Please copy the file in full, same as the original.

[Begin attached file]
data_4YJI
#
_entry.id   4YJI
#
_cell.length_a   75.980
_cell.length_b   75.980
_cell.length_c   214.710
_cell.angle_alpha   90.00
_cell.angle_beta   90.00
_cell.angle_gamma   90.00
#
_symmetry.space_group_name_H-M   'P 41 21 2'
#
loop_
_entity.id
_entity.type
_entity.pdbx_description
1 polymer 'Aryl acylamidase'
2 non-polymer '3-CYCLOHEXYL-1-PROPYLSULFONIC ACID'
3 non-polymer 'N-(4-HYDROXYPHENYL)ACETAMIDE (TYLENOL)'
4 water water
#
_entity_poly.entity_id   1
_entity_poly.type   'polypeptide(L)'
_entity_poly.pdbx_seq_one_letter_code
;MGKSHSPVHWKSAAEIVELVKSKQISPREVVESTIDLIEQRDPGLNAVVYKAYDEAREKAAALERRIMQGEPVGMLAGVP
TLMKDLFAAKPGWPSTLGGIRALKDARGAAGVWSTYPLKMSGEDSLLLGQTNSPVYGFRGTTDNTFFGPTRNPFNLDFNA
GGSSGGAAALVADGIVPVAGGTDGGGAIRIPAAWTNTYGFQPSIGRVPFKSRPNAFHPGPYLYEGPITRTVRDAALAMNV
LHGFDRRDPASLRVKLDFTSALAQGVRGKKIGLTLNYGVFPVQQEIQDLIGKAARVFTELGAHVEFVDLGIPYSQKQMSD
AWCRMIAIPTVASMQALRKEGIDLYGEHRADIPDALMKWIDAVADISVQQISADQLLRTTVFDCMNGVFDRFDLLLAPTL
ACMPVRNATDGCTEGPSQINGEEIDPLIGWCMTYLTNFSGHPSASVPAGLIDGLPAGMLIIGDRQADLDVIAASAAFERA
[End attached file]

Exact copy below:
data_4YJI
#
_entry.id   4YJI
#
_cell.length_a   75.980
_cell.length_b   75.980
_cell.length_c   214.710
_cell.angle_alpha   90.00
_cell.angle_beta   90.00
_cell.angle_gamma   90.00
#
_symmetry.space_group_name_H-M   'P 41 21 2'
#
loop_
_entity.id
_entity.type
_entity.pdbx_description
1 polymer 'Aryl acylamidase'
2 non-polymer '3-CYCLOHEXYL-1-PROPYLSULFONIC ACID'
3 non-polymer 'N-(4-HYDROXYPHENYL)ACETAMIDE (TYLENOL)'
4 water water
#
_entity_poly.entity_id   1
_entity_poly.type   'polypeptide(L)'
_entity_poly.pdbx_seq_one_letter_code
;MGKSHSPVHWKSAAEIVELVKSKQISPREVVESTIDLIEQRDPGLNAVVYKAYDEAREKAAALERRIMQGEPVGMLAGVP
TLMKDLFAAKPGWPSTLGGIRALKDARGAAGVWSTYPLKMSGEDSLLLGQTNSPVYGFRGTTDNTFFGPTRNPFNLDFNA
GGSSGGAAALVADGIVPVAGGTDGGGAIRIPAAWTNTYGFQPSIGRVPFKSRPNAFHPGPYLYEGPITRTVRDAALAMNV
LHGFDRRDPASLRVKLDFTSALAQGVRGKKIGLTLNYGVFPVQQEIQDLIGKAARVFTELGAHVEFVDLGIPYSQKQMSD
AWCRMIAIPTVASMQALRKEGIDLYGEHRADIPDALMKWIDAVADISVQQISADQLLRTTVFDCMNGVFDRFDLLLAPTL
ACMPVRNATDGCTEGPSQINGEEIDPLIGWCMTYLTNFSGHPSASVPAGLIDGLPAGMLIIGDRQADLDVIAASAAFERA